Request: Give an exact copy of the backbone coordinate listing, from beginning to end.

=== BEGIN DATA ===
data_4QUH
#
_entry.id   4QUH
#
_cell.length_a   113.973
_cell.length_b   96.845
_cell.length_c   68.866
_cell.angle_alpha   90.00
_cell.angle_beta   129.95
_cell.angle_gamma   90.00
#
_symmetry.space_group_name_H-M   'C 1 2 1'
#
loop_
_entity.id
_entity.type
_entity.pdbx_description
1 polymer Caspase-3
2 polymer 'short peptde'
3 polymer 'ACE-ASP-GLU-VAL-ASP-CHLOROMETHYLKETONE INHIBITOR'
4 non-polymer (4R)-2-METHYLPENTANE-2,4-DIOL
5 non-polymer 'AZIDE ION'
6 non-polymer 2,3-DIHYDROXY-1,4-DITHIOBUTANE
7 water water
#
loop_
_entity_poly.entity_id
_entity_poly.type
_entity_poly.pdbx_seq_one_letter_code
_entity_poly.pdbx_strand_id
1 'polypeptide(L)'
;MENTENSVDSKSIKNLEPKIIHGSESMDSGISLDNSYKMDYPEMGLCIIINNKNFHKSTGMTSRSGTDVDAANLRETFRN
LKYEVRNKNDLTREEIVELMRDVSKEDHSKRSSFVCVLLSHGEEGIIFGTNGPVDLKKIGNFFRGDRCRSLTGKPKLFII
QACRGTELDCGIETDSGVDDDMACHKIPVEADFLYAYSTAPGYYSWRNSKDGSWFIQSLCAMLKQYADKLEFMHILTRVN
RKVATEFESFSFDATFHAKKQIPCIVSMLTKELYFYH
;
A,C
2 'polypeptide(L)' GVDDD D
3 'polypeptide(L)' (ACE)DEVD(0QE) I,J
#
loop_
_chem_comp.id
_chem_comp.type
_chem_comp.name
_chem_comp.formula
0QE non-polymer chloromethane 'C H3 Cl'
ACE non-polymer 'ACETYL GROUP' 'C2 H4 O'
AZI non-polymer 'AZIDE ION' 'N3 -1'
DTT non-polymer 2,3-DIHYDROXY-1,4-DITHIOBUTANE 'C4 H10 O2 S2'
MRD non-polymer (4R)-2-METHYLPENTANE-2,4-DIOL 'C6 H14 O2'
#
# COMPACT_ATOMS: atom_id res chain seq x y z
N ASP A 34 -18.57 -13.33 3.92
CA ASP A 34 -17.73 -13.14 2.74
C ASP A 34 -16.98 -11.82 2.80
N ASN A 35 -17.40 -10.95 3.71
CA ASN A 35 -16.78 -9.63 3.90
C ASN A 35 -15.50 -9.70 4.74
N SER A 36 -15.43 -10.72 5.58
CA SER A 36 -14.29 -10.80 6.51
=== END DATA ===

data_4QUH
#
_entry.id   4QUH
#
_cell.length_a   113.973
_cell.length_b   96.845
_cell.length_c   68.866
_cell.angle_alpha   90.00
_cell.angle_beta   129.95
_cell.angle_gamma   90.00
#
_symmetry.space_group_name_H-M   'C 1 2 1'
#
loop_
_entity.id
_entity.type
_entity.pdbx_description
1 polymer Caspase-3
2 polymer 'short peptde'
3 polymer 'ACE-ASP-GLU-VAL-ASP-CHLOROMETHYLKETONE INHIBITOR'
4 non-polymer (4R)-2-METHYLPENTANE-2,4-DIOL
5 non-polymer 'AZIDE ION'
6 non-polymer 2,3-DIHYDROXY-1,4-DITHIOBUTANE
7 water water
#
loop_
_entity_poly.entity_id
_entity_poly.type
_entity_poly.pdbx_seq_one_letter_code
_entity_poly.pdbx_strand_id
1 'polypeptide(L)'
;MENTENSVDSKSIKNLEPKIIHGSESMDSGISLDNSYKMDYPEMGLCIIINNKNFHKSTGMTSRSGTDVDAANLRETFRN
LKYEVRNKNDLTREEIVELMRDVSKEDHSKRSSFVCVLLSHGEEGIIFGTNGPVDLKKIGNFFRGDRCRSLTGKPKLFII
QACRGTELDCGIETDSGVDDDMACHKIPVEADFLYAYSTAPGYYSWRNSKDGSWFIQSLCAMLKQYADKLEFMHILTRVN
RKVATEFESFSFDATFHAKKQIPCIVSMLTKELYFYH
;
A,C
2 'polypeptide(L)' GVDDD D
3 'polypeptide(L)' (ACE)DEVD(0QE) I,J
#
loop_
_chem_comp.id
_chem_comp.type
_chem_comp.name
_chem_comp.formula
0QE non-polymer chloromethane 'C H3 Cl'
ACE non-polymer 'ACETYL GROUP' 'C2 H4 O'
AZI non-polymer 'AZIDE ION' 'N3 -1'
DTT non-polymer 2,3-DIHYDROXY-1,4-DITHIOBUTANE 'C4 H10 O2 S2'
MRD non-polymer (4R)-2-METHYLPENTANE-2,4-DIOL 'C6 H14 O2'
#
# COMPACT_ATOMS: atom_id res chain seq x y z
N ASP A 34 -18.57 -13.33 3.92
CA ASP A 34 -17.73 -13.14 2.74
C ASP A 34 -16.98 -11.82 2.80
N ASN A 35 -17.40 -10.95 3.71
CA ASN A 35 -16.78 -9.63 3.90
C ASN A 35 -15.50 -9.70 4.74
N SER A 36 -15.43 -10.72 5.58
CA SER A 36 -14.29 -10.80 6.51